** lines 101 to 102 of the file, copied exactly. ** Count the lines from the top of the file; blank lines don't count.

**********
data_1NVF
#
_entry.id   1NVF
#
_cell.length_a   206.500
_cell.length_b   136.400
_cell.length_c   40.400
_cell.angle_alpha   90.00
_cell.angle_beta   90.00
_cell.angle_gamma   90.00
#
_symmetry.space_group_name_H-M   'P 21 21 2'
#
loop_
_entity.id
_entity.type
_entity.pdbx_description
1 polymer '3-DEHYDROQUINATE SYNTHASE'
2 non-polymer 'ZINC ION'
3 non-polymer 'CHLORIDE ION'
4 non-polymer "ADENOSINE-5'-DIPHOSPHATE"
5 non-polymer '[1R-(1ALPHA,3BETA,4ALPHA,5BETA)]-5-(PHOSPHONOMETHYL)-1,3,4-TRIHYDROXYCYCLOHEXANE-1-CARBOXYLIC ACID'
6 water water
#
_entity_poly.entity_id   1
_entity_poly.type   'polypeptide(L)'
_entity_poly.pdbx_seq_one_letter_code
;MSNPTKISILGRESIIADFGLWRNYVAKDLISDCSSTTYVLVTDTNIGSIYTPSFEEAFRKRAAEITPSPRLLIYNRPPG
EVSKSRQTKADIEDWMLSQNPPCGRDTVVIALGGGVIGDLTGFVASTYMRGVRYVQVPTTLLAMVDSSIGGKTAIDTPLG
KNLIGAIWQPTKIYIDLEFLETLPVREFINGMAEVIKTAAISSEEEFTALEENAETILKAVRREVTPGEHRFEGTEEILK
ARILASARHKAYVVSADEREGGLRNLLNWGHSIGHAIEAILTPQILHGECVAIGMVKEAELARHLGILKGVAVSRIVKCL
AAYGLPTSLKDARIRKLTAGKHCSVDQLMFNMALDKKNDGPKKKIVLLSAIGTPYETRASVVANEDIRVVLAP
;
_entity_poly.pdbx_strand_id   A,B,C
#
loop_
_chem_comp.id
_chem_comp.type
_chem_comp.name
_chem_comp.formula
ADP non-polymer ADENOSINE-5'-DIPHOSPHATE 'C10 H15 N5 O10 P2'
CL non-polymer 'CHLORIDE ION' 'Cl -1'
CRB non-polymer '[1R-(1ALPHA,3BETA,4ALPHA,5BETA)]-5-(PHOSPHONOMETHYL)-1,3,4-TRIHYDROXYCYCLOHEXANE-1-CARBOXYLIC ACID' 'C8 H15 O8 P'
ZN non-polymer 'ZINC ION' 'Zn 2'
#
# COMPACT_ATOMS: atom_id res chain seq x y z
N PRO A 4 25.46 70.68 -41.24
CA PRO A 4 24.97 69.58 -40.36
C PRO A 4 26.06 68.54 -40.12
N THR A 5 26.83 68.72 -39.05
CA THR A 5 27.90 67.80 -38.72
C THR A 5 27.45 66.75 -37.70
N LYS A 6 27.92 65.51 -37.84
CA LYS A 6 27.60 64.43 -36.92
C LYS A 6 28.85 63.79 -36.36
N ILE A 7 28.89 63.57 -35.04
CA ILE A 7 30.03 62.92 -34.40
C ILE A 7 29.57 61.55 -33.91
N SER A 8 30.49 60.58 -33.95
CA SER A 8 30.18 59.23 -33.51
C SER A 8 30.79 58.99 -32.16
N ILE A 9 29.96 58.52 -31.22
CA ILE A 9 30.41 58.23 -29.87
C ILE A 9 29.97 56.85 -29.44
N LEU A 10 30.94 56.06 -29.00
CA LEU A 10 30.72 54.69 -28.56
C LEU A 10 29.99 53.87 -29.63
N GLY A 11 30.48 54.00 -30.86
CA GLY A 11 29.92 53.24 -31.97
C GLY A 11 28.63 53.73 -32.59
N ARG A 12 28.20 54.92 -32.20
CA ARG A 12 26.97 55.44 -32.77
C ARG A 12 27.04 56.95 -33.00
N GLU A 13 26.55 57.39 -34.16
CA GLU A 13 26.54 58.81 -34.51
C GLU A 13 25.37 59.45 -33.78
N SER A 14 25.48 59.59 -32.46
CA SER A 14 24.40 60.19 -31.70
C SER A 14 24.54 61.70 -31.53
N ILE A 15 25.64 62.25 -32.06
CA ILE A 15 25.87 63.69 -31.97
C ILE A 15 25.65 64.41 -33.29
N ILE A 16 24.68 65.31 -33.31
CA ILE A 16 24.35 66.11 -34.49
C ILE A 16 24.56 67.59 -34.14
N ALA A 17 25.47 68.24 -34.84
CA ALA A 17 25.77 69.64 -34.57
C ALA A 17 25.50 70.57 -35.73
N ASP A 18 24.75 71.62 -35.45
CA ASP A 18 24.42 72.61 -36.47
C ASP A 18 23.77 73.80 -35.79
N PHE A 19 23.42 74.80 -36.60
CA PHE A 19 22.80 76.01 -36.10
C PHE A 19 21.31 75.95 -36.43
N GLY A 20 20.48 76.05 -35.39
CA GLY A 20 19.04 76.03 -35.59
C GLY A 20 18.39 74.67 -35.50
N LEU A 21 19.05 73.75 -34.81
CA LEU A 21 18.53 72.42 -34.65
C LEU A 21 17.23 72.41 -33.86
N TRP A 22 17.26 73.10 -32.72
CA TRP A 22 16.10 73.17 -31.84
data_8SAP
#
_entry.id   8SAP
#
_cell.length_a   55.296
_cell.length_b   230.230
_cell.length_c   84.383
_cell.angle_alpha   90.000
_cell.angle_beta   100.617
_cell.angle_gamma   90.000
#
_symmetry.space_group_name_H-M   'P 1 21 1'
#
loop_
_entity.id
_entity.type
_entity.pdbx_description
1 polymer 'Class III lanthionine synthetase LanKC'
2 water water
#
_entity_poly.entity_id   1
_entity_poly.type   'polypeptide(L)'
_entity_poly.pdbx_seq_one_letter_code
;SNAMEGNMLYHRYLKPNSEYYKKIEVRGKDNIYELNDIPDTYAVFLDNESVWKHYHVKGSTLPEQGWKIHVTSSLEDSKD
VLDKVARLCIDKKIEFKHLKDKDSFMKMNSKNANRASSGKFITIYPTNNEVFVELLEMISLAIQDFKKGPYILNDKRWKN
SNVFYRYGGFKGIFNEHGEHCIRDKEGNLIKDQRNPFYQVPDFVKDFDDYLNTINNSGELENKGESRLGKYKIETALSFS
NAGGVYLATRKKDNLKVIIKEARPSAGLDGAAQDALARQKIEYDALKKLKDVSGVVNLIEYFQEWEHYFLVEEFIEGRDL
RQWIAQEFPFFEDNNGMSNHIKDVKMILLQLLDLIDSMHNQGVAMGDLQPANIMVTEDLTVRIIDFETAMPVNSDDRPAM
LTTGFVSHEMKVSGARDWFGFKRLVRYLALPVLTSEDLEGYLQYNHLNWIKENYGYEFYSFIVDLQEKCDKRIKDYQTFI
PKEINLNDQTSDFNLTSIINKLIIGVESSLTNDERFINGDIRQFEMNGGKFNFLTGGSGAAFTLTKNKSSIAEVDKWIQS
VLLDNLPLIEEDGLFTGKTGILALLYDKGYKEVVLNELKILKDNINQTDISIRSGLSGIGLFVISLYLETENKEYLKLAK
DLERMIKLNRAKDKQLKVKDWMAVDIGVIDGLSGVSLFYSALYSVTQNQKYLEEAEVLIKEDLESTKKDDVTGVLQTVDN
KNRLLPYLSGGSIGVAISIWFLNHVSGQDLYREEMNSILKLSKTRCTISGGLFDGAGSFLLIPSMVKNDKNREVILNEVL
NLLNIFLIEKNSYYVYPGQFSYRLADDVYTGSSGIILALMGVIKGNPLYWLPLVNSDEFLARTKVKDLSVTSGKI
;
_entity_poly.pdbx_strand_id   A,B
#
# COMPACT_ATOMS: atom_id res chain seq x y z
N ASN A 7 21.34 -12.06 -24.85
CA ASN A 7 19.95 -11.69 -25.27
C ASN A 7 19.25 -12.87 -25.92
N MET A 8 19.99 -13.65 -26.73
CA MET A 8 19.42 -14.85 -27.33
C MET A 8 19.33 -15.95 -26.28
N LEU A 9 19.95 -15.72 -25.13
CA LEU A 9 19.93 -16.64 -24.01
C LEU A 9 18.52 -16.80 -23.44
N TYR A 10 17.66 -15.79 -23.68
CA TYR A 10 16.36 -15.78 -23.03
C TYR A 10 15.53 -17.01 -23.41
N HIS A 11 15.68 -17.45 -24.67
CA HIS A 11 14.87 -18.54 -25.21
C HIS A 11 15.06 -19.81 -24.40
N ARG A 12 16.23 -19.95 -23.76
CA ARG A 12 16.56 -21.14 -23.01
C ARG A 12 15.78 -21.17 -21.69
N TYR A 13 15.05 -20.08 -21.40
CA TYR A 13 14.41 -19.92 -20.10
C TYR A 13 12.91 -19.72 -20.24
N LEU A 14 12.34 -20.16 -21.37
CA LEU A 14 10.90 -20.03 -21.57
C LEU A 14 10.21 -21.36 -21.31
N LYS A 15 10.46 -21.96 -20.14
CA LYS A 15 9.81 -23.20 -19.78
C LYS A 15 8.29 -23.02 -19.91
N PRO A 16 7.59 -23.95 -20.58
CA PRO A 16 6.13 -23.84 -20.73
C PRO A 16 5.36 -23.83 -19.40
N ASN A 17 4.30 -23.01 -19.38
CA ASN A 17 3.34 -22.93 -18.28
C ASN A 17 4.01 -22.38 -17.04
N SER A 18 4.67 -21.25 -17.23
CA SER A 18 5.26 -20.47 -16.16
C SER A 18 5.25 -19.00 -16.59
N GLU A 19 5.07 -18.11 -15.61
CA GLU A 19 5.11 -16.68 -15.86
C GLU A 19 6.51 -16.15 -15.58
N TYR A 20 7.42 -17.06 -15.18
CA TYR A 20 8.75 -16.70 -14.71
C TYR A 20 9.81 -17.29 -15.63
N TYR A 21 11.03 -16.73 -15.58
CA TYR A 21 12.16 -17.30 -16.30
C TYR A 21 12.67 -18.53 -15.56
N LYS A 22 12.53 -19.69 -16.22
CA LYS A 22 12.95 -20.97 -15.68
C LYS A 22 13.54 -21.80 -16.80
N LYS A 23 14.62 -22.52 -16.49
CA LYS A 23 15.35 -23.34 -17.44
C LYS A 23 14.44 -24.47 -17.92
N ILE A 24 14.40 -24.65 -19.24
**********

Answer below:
N TRP A 22 17.26 73.10 -32.72
CA TRP A 22 16.10 73.17 -31.84